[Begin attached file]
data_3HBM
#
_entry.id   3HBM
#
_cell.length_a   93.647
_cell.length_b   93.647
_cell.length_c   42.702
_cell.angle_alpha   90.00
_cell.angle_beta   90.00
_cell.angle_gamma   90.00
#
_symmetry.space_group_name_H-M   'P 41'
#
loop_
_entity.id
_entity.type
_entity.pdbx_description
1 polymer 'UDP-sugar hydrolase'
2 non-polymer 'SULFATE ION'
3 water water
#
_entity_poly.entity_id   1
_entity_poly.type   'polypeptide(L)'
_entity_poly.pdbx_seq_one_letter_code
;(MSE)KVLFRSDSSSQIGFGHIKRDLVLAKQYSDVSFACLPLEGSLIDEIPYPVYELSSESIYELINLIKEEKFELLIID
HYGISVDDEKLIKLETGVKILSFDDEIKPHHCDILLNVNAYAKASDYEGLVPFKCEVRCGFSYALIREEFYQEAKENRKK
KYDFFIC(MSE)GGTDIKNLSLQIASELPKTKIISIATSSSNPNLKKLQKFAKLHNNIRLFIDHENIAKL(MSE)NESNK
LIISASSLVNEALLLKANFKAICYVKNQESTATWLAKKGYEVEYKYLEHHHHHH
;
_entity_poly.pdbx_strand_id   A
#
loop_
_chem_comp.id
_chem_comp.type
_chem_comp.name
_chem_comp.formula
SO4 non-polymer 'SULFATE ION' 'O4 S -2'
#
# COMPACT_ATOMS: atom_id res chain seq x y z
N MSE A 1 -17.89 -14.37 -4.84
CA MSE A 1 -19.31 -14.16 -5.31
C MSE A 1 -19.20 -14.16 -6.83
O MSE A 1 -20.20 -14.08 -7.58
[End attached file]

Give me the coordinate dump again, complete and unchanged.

data_3HBM
#
_entry.id   3HBM
#
_cell.length_a   93.647
_cell.length_b   93.647
_cell.length_c   42.702
_cell.angle_alpha   90.00
_cell.angle_beta   90.00
_cell.angle_gamma   90.00
#
_symmetry.space_group_name_H-M   'P 41'
#
loop_
_entity.id
_entity.type
_entity.pdbx_description
1 polymer 'UDP-sugar hydrolase'
2 non-polymer 'SULFATE ION'
3 water water
#
_entity_poly.entity_id   1
_entity_poly.type   'polypeptide(L)'
_entity_poly.pdbx_seq_one_letter_code
;(MSE)KVLFRSDSSSQIGFGHIKRDLVLAKQYSDVSFACLPLEGSLIDEIPYPVYELSSESIYELINLIKEEKFELLIID
HYGISVDDEKLIKLETGVKILSFDDEIKPHHCDILLNVNAYAKASDYEGLVPFKCEVRCGFSYALIREEFYQEAKENRKK
KYDFFIC(MSE)GGTDIKNLSLQIASELPKTKIISIATSSSNPNLKKLQKFAKLHNNIRLFIDHENIAKL(MSE)NESNK
LIISASSLVNEALLLKANFKAICYVKNQESTATWLAKKGYEVEYKYLEHHHHHH
;
_entity_poly.pdbx_strand_id   A
#
loop_
_chem_comp.id
_chem_comp.type
_chem_comp.name
_chem_comp.formula
SO4 non-polymer 'SULFATE ION' 'O4 S -2'
#
# COMPACT_ATOMS: atom_id res chain seq x y z
N MSE A 1 -17.89 -14.37 -4.84
CA MSE A 1 -19.31 -14.16 -5.31
C MSE A 1 -19.20 -14.16 -6.83
O MSE A 1 -20.20 -14.08 -7.58